If any further reinforcement were needed to secure the swift adoption of the Open Fuel Standard, it can be found in two other events that recently underscored why it is not simply desirable, but an absolute necessity, that we diversify the fuel supply for the sector of our economy most dependent on oil:
1. The official Saudi press agency reported at the end of March that the kingdom had taken into custody 113 al Qaeda terrorists. They were said to have made up two distinct suicide bomber cells that were "in the initial stages of preparing an attack on oil and security facilities in the Eastern Province," the heart of Saudi Arabia's petroleum industry. This is not the first such attempted attack and will almost certainly not be the last.
2. In late April, the Iranian Revolutionary Guard Corps undertook three days of exercises in the Strait of Hormuz. According to the Jamestown Foundation, "the exercises featured dozens of speedboats attacking target ships with rockets and newly built torpedoes." These sorts of drills are clearly intended to lend credence to Tehran's threats to cut off the flow of oil through and out of the Persian Gulf.
In the event either of these menaces eventuates, a serious disruption in the flow of oil to the United States and other Western consumers would be unavoidable. Especially if combined with pressure to cut back on the exploitation of America's off-shore energy resources, the effect could be sharply increased prices for gas and possibly sustained shortages of supply.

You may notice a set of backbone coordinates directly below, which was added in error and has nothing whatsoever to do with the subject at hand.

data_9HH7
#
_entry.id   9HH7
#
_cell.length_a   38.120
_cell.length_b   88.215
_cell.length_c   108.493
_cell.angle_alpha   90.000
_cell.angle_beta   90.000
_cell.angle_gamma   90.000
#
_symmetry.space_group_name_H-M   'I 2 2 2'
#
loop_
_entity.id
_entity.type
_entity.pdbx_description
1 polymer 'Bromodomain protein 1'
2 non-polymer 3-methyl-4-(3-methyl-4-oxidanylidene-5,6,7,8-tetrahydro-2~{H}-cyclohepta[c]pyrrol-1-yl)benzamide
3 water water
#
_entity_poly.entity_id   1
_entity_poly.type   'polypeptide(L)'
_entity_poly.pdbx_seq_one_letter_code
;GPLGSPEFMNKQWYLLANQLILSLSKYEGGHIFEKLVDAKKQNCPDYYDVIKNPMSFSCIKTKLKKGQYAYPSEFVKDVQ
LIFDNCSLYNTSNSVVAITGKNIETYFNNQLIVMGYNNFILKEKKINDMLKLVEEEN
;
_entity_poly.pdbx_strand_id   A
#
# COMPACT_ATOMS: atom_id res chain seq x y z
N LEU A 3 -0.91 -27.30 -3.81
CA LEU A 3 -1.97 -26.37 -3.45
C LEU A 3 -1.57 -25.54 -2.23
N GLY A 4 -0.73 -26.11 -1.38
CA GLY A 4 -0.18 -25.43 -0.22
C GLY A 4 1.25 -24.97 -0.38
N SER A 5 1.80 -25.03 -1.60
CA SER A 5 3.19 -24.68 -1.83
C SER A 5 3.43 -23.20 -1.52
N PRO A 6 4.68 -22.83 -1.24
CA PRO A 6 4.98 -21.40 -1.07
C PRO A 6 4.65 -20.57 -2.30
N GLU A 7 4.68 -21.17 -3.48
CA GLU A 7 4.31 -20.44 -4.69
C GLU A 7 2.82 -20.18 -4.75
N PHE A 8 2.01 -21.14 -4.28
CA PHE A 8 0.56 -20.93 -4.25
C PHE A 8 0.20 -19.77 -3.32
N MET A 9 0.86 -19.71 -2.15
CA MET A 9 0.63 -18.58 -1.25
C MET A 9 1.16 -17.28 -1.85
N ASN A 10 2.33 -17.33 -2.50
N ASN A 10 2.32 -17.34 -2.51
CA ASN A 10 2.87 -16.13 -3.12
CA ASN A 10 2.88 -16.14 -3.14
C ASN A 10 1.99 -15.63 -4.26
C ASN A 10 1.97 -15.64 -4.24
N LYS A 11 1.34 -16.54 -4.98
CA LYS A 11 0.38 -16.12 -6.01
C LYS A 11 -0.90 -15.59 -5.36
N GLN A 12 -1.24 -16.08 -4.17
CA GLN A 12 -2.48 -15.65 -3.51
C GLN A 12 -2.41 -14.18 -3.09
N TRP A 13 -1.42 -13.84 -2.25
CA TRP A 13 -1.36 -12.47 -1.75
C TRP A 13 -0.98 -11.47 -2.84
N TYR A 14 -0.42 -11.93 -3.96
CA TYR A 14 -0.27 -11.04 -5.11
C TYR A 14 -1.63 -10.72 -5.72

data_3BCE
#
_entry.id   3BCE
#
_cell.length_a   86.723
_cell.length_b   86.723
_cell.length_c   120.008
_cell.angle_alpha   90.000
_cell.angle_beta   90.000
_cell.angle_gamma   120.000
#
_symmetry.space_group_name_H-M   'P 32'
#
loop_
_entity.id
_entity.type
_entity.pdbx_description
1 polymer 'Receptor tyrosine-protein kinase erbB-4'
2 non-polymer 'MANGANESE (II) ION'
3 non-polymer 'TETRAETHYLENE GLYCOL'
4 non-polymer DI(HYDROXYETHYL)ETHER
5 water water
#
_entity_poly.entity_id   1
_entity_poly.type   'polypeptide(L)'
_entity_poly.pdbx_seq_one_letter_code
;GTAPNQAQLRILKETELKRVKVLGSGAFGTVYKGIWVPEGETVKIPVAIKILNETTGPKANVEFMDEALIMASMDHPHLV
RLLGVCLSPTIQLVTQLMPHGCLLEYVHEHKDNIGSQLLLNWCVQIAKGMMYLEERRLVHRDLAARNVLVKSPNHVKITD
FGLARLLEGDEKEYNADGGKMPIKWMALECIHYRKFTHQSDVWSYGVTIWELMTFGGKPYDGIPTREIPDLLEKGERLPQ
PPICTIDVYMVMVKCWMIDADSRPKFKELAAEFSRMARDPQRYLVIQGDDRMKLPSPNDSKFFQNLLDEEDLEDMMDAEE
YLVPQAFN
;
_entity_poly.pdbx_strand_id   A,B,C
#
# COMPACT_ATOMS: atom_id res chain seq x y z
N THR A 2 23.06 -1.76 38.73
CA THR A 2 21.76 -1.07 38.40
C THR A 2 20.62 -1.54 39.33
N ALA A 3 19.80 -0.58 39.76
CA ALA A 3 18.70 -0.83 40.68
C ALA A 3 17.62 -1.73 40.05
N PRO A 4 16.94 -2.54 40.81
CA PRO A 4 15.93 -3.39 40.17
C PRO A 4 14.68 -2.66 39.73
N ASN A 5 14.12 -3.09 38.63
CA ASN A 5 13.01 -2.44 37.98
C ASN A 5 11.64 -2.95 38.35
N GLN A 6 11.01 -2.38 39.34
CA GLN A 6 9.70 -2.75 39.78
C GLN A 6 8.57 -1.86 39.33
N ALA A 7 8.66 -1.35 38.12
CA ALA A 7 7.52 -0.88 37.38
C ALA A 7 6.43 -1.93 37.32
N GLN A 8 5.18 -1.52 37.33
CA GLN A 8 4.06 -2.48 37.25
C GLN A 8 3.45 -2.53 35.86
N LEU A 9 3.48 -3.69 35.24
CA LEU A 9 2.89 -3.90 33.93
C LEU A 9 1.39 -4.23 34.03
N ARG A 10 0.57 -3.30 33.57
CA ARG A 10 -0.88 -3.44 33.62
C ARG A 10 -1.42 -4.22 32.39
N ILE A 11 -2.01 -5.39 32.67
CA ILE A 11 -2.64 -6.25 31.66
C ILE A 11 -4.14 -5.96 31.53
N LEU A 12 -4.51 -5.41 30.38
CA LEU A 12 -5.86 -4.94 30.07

Under those circumstances, would we hesitate to make the fullest possible use of available technologies, particularly highly cost-effective ones, to tap our nation's vast potential for alcohol-based fuels and, thereby, to enable "fuel choice" to the consumer? Not bloody likely.
Such a step would have the added benefit of breaking the back of the monopoly currently enjoyed by the oil cartel, OPEC, many of whose members wish us ill. Continuing to transfer our national wealth to such nations is insanely reckless. By adopting the Open Fuel Standard here, moreover, it is likely that cars that meet it will be sold internationally, as well. As a result, as many as 120 countries around the world would be able to manufacture their own fuels, further eviscerating OPEC's stranglehold on energy supplies.
Perhaps even in such extremity a few holdouts would still cavil against the government imposing a "mandate" in the form of an Open Fuel Standard - despite it being one that would create competition where none exists today. As Robert Zubrin, author of the brilliant blueprint called Energy Victory, has noted, the mandate for digital televisions was adopted without such histrionics. It is vastly more important that we provide for our energy security than for the quality of our television signals. And, as the BP blowout makes absolutely clear, it is past time that we do so.
Frank Gaffney Jr. is the founder and president of the Center for Security Policy and author of War Footing: 10 Steps America Must Take to Prevail in the War for the Free World .
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